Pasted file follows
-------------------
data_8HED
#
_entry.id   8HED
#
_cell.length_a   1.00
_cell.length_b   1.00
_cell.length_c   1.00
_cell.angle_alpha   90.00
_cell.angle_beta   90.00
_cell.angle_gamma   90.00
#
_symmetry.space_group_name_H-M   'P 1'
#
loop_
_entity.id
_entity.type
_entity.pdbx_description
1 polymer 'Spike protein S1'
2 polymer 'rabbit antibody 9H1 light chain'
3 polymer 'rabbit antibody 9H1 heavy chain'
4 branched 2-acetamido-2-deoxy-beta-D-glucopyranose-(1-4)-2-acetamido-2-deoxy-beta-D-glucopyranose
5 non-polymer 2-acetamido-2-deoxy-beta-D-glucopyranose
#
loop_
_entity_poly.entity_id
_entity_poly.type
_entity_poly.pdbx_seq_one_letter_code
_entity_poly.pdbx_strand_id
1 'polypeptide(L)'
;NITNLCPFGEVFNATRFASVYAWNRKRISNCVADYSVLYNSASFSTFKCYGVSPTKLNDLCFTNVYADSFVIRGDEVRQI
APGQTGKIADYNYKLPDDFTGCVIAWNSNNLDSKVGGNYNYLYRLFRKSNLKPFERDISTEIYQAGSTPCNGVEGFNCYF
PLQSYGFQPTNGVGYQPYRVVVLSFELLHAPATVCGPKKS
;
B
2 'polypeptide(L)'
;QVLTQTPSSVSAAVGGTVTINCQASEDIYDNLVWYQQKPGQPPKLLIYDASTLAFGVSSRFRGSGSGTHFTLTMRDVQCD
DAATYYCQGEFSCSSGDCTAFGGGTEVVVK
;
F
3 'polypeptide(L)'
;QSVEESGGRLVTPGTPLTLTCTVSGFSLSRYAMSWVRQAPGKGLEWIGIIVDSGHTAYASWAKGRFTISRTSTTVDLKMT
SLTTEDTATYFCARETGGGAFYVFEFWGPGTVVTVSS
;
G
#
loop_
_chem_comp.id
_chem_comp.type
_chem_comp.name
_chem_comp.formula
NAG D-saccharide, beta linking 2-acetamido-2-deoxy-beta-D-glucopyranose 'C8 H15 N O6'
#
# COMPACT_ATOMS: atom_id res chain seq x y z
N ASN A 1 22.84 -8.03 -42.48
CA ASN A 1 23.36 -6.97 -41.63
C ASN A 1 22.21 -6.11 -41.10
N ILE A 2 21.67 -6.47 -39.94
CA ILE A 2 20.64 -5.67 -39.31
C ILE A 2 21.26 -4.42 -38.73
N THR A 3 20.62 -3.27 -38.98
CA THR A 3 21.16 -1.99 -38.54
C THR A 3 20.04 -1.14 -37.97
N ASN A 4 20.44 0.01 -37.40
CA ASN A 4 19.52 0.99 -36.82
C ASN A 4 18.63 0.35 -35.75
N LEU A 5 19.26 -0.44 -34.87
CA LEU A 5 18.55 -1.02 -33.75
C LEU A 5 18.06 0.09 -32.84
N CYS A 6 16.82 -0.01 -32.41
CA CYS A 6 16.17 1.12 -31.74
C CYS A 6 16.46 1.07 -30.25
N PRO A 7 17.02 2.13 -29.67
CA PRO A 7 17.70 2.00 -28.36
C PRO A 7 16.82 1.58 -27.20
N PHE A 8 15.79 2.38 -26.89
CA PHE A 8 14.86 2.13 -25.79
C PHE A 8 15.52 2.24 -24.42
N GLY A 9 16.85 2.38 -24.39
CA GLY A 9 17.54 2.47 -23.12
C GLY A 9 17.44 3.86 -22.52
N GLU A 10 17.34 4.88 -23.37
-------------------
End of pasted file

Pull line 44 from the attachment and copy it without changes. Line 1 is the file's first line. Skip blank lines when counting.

G